Justin Verlander loses no-hitter in eighth, Jered Weaver ejected

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3:45 p.m. EDT: It’s over, with the Tigers winning 3-2.  Jose Valverde replaced Verlander to start the ninth and walked leadoff man Bobby Abreu, but he bounced back to retire the next three batters.  Erick Aybar, who started the eighth-inning rally with his bunt, popped up foul to end it.

We’ll likely be hearing more about this one in a bit.  Mike Scioscia was tossed along with Weaver, and both manager press conferences could be tasty.

3:21 p.m. EDT: The no-hitter is gone and Detroit’s lead has been cut to 3-2 as the result of a Maicer Izturis two-out RBI single to left field.  Verlander may have lost his composure a bit, but much of the blame here needs to go third baseman Don Kelly, who didn’t take the easy out on Peter Bourjos’ grounder and who also contributed to botching the rundown.  Verlander should have been out of the inning.

3:17 p.m. EDT: After a groundout put Aybar on third, Peter Bourjos grounded to third baseman Don Kelly.  Rather than take the sure out, Kelly went home and put Aybar into a rundown.  Aybar, though, escaped what was a pretty ugly rundown from the Tigers when Verlander, who was definitely nudged by the baserunner, dropped the ball.  It’s 3-1 Tigers, but the no-hitter remains intact with one out in the eighth.  Verlander is now over 100 pitches.

3:12 p.m. EDT: Gotta love the drama.  Erick Aybar broke the unwritten rule by dropping down a bunt on the first pitch of the eighth.  It wasn’t a very good one, and Verlander had a play on him, but he threw wildly of first base for what was ruled, by Detroit’s official scorer, an error on the pitcher.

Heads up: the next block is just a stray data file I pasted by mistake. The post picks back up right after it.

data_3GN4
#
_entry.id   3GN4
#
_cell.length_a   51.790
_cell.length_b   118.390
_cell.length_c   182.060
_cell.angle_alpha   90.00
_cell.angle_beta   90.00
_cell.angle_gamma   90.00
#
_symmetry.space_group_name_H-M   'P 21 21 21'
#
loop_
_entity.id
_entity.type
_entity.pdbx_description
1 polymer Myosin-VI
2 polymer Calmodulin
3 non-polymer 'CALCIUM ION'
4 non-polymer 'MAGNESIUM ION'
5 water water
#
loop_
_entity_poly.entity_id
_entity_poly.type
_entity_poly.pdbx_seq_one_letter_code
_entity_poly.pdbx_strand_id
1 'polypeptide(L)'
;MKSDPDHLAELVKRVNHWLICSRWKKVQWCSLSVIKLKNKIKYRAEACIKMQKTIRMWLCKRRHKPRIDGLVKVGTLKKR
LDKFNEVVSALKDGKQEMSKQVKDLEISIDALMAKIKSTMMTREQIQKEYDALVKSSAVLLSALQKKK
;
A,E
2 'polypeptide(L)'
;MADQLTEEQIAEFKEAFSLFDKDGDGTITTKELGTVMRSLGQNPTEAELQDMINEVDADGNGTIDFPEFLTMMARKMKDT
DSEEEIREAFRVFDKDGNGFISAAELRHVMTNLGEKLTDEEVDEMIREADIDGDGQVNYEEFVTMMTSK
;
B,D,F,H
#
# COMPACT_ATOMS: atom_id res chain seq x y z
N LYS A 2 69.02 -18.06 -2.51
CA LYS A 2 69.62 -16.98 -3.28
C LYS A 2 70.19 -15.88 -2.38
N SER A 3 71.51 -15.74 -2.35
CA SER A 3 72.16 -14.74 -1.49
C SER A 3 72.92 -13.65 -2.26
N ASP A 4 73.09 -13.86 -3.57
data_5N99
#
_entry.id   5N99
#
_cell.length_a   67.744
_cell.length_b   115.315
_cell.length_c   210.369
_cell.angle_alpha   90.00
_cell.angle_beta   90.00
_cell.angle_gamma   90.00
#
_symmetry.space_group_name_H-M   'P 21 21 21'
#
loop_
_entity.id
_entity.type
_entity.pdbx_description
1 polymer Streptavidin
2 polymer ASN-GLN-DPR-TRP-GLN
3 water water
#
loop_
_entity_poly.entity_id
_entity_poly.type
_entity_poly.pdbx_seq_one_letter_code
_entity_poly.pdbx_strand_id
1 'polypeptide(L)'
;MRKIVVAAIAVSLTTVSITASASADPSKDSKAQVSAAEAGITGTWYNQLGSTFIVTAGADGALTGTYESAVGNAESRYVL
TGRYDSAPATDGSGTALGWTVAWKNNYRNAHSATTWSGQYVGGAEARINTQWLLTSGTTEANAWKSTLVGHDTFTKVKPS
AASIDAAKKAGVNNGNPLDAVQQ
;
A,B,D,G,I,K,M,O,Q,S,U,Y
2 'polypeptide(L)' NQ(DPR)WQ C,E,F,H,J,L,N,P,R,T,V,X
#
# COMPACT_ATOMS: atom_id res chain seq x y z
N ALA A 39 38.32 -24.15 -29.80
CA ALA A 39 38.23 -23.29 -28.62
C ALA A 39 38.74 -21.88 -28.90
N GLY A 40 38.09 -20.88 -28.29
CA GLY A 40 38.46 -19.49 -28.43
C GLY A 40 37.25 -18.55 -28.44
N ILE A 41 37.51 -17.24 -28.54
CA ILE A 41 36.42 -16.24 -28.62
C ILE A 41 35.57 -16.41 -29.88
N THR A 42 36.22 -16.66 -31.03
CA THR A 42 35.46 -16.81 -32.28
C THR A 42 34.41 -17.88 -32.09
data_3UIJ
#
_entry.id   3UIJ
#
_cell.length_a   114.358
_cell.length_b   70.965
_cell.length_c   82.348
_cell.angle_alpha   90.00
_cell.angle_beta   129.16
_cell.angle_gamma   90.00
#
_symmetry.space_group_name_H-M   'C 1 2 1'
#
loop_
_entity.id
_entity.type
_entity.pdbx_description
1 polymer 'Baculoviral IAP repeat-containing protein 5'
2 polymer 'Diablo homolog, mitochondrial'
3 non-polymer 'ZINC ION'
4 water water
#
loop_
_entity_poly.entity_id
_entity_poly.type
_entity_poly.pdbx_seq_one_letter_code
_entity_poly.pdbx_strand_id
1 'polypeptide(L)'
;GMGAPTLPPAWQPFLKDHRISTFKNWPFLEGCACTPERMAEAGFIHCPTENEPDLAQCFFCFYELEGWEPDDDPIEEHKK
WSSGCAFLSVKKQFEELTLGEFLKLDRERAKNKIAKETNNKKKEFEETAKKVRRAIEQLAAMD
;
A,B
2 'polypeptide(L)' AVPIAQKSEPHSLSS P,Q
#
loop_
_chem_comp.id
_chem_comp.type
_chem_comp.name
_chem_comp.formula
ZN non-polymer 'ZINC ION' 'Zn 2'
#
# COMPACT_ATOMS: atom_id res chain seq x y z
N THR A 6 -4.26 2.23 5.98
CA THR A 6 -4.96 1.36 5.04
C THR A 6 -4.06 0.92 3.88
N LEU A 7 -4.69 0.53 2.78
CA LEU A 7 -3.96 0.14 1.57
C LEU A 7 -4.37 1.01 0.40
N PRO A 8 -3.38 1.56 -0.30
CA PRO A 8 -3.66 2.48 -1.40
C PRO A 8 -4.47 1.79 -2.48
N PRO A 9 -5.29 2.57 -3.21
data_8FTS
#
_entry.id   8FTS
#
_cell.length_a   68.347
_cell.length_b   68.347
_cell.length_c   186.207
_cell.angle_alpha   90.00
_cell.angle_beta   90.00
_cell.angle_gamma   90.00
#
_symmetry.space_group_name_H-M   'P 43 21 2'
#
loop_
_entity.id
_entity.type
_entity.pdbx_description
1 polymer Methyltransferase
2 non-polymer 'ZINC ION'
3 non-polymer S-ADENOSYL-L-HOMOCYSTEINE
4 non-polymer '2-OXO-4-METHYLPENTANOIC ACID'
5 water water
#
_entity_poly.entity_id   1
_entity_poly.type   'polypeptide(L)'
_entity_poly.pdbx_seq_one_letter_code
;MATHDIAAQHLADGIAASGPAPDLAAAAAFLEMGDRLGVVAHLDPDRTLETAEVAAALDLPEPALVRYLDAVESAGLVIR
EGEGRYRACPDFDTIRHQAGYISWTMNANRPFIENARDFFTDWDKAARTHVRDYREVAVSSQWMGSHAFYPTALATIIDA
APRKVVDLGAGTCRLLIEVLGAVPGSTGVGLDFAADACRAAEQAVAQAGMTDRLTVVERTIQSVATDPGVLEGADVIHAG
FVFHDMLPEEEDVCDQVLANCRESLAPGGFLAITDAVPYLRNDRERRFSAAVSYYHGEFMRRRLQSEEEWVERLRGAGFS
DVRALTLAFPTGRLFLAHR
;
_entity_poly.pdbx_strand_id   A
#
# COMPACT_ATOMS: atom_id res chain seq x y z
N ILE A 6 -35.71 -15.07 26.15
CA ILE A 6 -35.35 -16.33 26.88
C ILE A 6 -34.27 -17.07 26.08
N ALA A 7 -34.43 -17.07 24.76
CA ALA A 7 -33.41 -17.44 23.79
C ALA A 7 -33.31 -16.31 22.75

3:05 p.m. EDT: And this game has suddenly taken a dramatic turn.  Carlos Guillen decided to show Weaver up after a solo homer in the bottom of the seventh, and Weaver responded by throwing his very next pitch at Alex Avila’s head.  Fortunately, it sailed over Avila’s head.  Weaver was immediately tossed, as he knew he would be the moment he let the pitch go.

Now Verlander is going to have a much longer wait than anticipated headed into the eighth inning.

2:50 p.m. EDT: Verlander walked Abreu for a second time in the seventh inning, but he got through the frame without a hit.  He’s six outs away from another piece of history.

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Justin Verlander, who pitched his second career no-hitter back on May 7 against the Blue Jays, has held the Angels hitless through six innings Sunday.

Verlander walked Bobby Abreu in the fourth inning, but he’s retired the other 18 hitters he’s faced.  He struck out six and threw 76 pitches through the six innings.

Thanks to a Magglio Ordonez homer in the third, the Tigers are up 2-0.  Jered Weaver is on the mound for the Angels and has allowed just three hits himself.

If Verlander can do it again, he’d join Nolan Ryan (seven), Sandy Koufax, (four), Larry Corcoran (three), Bob Feller (three) and Cy Young (three) as the only pitchers with more than two no-hitters.

Kenley Jansen gives up two homers, loses game in his return

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Dodgers closer Kenley Jansen was activated yesterday after missing ten days due to an irregular heartbeat. He says he feels great. That’s good!

Jansen also allowed back-to-back homers after entering a tie game in the ninth inning of last night’s game against the St. Louis Cardinals, picking up the loss. Jedd Gyorko and Matt Carpenter did the honors. That’s . . . not so good! At least not for Jansen and the Dodgers.

Jansen said after the game that he was healthy, but that his pitchers were simply flat. One has to assume it’s a matter of rust. And a matter of Matt Carpenter hitting a boatload of homers this year, and at some point there is only so much you can do to stop him. Bad result, of course.